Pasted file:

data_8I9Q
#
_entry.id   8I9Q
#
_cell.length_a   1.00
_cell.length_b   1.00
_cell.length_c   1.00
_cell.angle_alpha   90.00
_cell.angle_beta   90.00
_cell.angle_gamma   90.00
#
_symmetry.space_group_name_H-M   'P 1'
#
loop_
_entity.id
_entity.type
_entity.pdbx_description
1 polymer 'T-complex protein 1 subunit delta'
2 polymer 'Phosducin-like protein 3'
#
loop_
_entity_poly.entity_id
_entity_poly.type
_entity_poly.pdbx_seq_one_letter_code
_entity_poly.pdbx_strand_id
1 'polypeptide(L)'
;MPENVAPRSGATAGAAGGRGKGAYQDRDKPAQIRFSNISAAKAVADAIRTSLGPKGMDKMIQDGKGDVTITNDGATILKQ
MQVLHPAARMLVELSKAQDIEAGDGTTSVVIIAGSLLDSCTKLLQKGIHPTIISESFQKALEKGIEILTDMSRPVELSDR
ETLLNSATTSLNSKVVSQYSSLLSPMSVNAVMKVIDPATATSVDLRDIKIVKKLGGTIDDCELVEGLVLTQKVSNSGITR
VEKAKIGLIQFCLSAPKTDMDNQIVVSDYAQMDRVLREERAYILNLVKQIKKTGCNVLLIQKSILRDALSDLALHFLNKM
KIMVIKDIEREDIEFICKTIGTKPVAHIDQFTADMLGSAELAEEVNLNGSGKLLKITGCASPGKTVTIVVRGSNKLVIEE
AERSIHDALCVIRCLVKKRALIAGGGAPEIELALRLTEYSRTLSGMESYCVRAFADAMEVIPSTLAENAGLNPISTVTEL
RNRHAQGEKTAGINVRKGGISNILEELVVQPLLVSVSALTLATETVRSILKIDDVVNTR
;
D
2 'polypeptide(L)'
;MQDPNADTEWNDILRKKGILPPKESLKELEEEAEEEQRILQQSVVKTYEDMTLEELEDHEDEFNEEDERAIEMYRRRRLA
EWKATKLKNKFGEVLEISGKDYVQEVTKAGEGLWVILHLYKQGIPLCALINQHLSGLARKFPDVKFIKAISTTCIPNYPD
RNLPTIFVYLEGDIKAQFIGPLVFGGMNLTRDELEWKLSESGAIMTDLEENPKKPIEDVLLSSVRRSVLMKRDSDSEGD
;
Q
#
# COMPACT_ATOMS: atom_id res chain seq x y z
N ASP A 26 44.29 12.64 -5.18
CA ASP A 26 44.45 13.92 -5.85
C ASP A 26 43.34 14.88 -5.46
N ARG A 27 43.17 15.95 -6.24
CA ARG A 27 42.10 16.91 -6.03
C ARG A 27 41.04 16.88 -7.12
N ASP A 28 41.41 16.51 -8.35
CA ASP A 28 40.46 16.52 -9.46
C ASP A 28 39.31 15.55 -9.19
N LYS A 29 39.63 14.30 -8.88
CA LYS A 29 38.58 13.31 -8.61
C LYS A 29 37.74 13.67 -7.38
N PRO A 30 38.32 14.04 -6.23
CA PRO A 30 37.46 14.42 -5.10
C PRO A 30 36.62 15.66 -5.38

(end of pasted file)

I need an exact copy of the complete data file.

data_8I9Q
#
_entry.id   8I9Q
#
_cell.length_a   1.00
_cell.length_b   1.00
_cell.length_c   1.00
_cell.angle_alpha   90.00
_cell.angle_beta   90.00
_cell.angle_gamma   90.00
#
_symmetry.space_group_name_H-M   'P 1'
#
loop_
_entity.id
_entity.type
_entity.pdbx_description
1 polymer 'T-complex protein 1 subunit delta'
2 polymer 'Phosducin-like protein 3'
#
loop_
_entity_poly.entity_id
_entity_poly.type
_entity_poly.pdbx_seq_one_letter_code
_entity_poly.pdbx_strand_id
1 'polypeptide(L)'
;MPENVAPRSGATAGAAGGRGKGAYQDRDKPAQIRFSNISAAKAVADAIRTSLGPKGMDKMIQDGKGDVTITNDGATILKQ
MQVLHPAARMLVELSKAQDIEAGDGTTSVVIIAGSLLDSCTKLLQKGIHPTIISESFQKALEKGIEILTDMSRPVELSDR
ETLLNSATTSLNSKVVSQYSSLLSPMSVNAVMKVIDPATATSVDLRDIKIVKKLGGTIDDCELVEGLVLTQKVSNSGITR
VEKAKIGLIQFCLSAPKTDMDNQIVVSDYAQMDRVLREERAYILNLVKQIKKTGCNVLLIQKSILRDALSDLALHFLNKM
KIMVIKDIEREDIEFICKTIGTKPVAHIDQFTADMLGSAELAEEVNLNGSGKLLKITGCASPGKTVTIVVRGSNKLVIEE
AERSIHDALCVIRCLVKKRALIAGGGAPEIELALRLTEYSRTLSGMESYCVRAFADAMEVIPSTLAENAGLNPISTVTEL
RNRHAQGEKTAGINVRKGGISNILEELVVQPLLVSVSALTLATETVRSILKIDDVVNTR
;
D
2 'polypeptide(L)'
;MQDPNADTEWNDILRKKGILPPKESLKELEEEAEEEQRILQQSVVKTYEDMTLEELEDHEDEFNEEDERAIEMYRRRRLA
EWKATKLKNKFGEVLEISGKDYVQEVTKAGEGLWVILHLYKQGIPLCALINQHLSGLARKFPDVKFIKAISTTCIPNYPD
RNLPTIFVYLEGDIKAQFIGPLVFGGMNLTRDELEWKLSESGAIMTDLEENPKKPIEDVLLSSVRRSVLMKRDSDSEGD
;
Q
#
# COMPACT_ATOMS: atom_id res chain seq x y z
N ASP A 26 44.29 12.64 -5.18
CA ASP A 26 44.45 13.92 -5.85
C ASP A 26 43.34 14.88 -5.46
N ARG A 27 43.17 15.95 -6.24
CA ARG A 27 42.10 16.91 -6.03
C ARG A 27 41.04 16.88 -7.12
N ASP A 28 41.41 16.51 -8.35
CA ASP A 28 40.46 16.52 -9.46
C ASP A 28 39.31 15.55 -9.19
N LYS A 29 39.63 14.30 -8.88
CA LYS A 29 38.58 13.31 -8.61
C LYS A 29 37.74 13.67 -7.38
N PRO A 30 38.32 14.04 -6.23
CA PRO A 30 37.46 14.42 -5.10
C PRO A 30 36.62 15.66 -5.38